I was recently contacted by Jumpstart Magazine, the entrepreneur’s magazine in Hong Kong, about life after an acquisition.
Here’s an exert of the article which can be found here. Issue 11 of the magazine can be viewed online here .
There are a number of reasons why startups get bought: They could have a powerhouse team that could be a great addition to the acquirer, or technology that can be plugged into an existing product. Or perhaps they’re a friendly competitor with complementary product offerings.
In the case of transport app Taxiwise, which was an all-cash deal “in excess of seven figures,” it was an acqui-hire where co-founders Jean-Marc Ly, Truong Lam and Lawrence Tse were seen as key cogs to launching Ikky’s business.
Ly remembers making the shift from entrepreneur to employee after exiting his startup: “When my co-founders joined Ikky as full-time employees, it was a very different shift in terms of mindset which we had to learn quickly. We were not ‘founders’ so needed to operate within metrics and the boundary of our roles,” he said.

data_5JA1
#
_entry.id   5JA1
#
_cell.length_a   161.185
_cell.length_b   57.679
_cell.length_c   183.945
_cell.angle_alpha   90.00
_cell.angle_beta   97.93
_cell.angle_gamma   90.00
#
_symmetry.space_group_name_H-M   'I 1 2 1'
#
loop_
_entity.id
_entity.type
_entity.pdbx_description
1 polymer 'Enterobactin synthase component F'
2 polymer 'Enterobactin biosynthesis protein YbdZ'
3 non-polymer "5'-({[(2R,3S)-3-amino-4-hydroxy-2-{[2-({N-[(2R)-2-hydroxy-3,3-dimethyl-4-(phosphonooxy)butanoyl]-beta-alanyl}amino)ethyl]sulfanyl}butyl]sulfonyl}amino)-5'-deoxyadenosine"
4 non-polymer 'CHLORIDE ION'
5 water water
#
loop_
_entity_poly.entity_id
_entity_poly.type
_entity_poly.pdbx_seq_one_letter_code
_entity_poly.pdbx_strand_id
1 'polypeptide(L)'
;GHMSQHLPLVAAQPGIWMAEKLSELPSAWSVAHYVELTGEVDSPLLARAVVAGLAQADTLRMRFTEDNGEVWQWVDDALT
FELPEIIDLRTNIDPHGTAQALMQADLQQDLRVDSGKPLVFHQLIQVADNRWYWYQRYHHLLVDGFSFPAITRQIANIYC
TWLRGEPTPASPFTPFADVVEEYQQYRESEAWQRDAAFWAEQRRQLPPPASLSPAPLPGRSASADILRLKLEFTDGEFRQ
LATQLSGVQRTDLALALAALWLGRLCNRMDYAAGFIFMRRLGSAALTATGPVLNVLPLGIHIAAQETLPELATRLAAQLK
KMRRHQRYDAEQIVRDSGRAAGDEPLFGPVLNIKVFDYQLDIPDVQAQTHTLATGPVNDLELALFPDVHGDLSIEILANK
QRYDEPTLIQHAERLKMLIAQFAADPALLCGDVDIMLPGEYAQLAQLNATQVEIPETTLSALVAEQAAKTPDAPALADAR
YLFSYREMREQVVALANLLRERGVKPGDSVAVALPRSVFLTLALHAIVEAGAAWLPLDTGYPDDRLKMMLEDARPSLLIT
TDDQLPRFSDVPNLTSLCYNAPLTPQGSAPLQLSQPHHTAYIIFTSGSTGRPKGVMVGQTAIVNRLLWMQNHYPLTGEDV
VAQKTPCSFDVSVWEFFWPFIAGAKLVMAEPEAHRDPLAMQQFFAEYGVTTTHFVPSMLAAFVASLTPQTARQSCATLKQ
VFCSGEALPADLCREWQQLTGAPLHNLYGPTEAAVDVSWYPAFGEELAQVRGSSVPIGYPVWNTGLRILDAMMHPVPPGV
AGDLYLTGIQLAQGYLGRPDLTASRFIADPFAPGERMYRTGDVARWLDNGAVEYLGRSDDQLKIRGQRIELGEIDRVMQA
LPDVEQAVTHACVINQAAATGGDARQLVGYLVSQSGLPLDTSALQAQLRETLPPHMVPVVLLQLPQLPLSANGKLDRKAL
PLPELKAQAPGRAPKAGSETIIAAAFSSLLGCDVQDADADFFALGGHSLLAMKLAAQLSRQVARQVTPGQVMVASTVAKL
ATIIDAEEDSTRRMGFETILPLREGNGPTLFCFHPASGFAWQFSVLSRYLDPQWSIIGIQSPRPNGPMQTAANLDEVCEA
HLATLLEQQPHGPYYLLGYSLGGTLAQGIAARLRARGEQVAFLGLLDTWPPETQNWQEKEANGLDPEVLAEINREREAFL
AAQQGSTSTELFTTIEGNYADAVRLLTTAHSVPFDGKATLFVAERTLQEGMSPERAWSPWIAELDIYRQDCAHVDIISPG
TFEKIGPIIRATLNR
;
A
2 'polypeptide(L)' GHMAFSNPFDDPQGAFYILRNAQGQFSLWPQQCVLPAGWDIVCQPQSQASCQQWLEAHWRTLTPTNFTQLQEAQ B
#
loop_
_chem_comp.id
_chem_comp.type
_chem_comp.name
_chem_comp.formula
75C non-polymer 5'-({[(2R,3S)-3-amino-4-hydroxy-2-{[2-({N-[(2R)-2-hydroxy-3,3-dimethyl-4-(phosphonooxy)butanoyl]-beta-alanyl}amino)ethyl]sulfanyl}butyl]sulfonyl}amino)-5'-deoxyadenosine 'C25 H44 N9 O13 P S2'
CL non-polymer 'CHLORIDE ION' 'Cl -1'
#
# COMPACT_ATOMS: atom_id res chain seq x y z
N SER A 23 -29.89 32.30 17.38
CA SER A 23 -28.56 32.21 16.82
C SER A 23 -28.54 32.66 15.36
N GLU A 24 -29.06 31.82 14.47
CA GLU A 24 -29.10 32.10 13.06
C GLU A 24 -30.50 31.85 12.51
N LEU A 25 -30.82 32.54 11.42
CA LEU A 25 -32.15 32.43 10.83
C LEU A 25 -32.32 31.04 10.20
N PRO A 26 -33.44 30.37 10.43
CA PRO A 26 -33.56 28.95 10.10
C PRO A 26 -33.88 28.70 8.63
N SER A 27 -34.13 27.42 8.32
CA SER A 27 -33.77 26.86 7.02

With the help of the Taxiwise co-founding team, Ikky “underwent different business model changes” and launched the app while signing up “a considerable amount of restaurants.”
Ly added that their new roles had pros and cons. “You had less of ‘wearing different set of hats’ which took a while to get used to. You do miss the founder way of thinking but know that you have more resources and are much more set up for success.”
Fast-forward to two years after the acquisition and the Taxiwise co-founders have moved on with their lives. While Tse went back to teaching, Ly said that he and Truong decided to move back to the US to be closer to friends and family.
“Since our move back to the US, Truong and I have been involved in advising other startups and joining the workforce as designers and growth marketers. We used our entrepreneurial experience to redefine any team we join and add a bit of scrappiness to it,” he said.